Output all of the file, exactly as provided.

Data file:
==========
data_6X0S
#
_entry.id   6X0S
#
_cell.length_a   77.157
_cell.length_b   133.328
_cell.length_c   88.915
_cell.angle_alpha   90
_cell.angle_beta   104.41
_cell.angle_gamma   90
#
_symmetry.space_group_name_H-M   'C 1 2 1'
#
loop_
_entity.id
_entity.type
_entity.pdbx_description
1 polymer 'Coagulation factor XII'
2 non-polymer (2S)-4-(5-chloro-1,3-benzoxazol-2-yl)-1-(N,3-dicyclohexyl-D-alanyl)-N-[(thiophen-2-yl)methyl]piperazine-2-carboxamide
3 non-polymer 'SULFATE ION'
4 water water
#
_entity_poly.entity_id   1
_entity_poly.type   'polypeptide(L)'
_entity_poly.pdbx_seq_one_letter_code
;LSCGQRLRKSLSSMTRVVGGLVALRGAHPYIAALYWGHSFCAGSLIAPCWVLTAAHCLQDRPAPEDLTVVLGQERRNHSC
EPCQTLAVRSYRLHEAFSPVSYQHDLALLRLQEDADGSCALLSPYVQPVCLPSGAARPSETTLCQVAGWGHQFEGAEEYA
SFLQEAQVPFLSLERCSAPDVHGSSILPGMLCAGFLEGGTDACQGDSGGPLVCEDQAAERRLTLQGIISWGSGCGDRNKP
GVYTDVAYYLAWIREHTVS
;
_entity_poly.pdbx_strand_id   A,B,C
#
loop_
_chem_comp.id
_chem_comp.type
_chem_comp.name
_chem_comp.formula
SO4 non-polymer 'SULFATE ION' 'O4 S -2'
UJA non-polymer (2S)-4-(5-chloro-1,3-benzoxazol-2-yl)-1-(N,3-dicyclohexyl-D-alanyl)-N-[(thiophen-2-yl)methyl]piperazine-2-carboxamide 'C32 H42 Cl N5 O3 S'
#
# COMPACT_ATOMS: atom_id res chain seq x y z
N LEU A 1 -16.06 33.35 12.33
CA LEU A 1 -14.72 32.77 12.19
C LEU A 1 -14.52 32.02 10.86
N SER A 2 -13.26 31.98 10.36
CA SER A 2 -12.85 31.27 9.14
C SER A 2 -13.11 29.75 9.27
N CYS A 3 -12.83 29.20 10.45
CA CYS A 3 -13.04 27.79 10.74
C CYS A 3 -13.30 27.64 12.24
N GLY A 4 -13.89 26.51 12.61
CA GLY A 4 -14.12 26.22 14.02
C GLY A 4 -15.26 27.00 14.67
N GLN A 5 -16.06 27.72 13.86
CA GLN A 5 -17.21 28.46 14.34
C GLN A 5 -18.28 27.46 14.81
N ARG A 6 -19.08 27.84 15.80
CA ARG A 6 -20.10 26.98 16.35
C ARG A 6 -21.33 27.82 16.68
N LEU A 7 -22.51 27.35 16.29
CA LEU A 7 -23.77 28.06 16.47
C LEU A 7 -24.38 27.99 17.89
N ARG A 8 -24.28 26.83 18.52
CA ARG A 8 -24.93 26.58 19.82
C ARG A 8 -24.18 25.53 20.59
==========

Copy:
data_6X0S
#
_entry.id   6X0S
#
_cell.length_a   77.157
_cell.length_b   133.328
_cell.length_c   88.915
_cell.angle_alpha   90
_cell.angle_beta   104.41
_cell.angle_gamma   90
#
_symmetry.space_group_name_H-M   'C 1 2 1'
#
loop_
_entity.id
_entity.type
_entity.pdbx_description
1 polymer 'Coagulation factor XII'
2 non-polymer (2S)-4-(5-chloro-1,3-benzoxazol-2-yl)-1-(N,3-dicyclohexyl-D-alanyl)-N-[(thiophen-2-yl)methyl]piperazine-2-carboxamide
3 non-polymer 'SULFATE ION'
4 water water
#
_entity_poly.entity_id   1
_entity_poly.type   'polypeptide(L)'
_entity_poly.pdbx_seq_one_letter_code
;LSCGQRLRKSLSSMTRVVGGLVALRGAHPYIAALYWGHSFCAGSLIAPCWVLTAAHCLQDRPAPEDLTVVLGQERRNHSC
EPCQTLAVRSYRLHEAFSPVSYQHDLALLRLQEDADGSCALLSPYVQPVCLPSGAARPSETTLCQVAGWGHQFEGAEEYA
SFLQEAQVPFLSLERCSAPDVHGSSILPGMLCAGFLEGGTDACQGDSGGPLVCEDQAAERRLTLQGIISWGSGCGDRNKP
GVYTDVAYYLAWIREHTVS
;
_entity_poly.pdbx_strand_id   A,B,C
#
loop_
_chem_comp.id
_chem_comp.type
_chem_comp.name
_chem_comp.formula
SO4 non-polymer 'SULFATE ION' 'O4 S -2'
UJA non-polymer (2S)-4-(5-chloro-1,3-benzoxazol-2-yl)-1-(N,3-dicyclohexyl-D-alanyl)-N-[(thiophen-2-yl)methyl]piperazine-2-carboxamide 'C32 H42 Cl N5 O3 S'
#
# COMPACT_ATOMS: atom_id res chain seq x y z
N LEU A 1 -16.06 33.35 12.33
CA LEU A 1 -14.72 32.77 12.19
C LEU A 1 -14.52 32.02 10.86
N SER A 2 -13.26 31.98 10.36
CA SER A 2 -12.85 31.27 9.14
C SER A 2 -13.11 29.75 9.27
N CYS A 3 -12.83 29.20 10.45
CA CYS A 3 -13.04 27.79 10.74
C CYS A 3 -13.30 27.64 12.24
N GLY A 4 -13.89 26.51 12.61
CA GLY A 4 -14.12 26.22 14.02
C GLY A 4 -15.26 27.00 14.67
N GLN A 5 -16.06 27.72 13.86
CA GLN A 5 -17.21 28.46 14.34
C GLN A 5 -18.28 27.46 14.81
N ARG A 6 -19.08 27.84 15.80
CA ARG A 6 -20.10 26.98 16.35
C ARG A 6 -21.33 27.82 16.68
N LEU A 7 -22.51 27.35 16.29
CA LEU A 7 -23.77 28.06 16.47
C LEU A 7 -24.38 27.99 17.89
N ARG A 8 -24.28 26.83 18.52
CA ARG A 8 -24.93 26.58 19.82
C ARG A 8 -24.18 25.53 20.59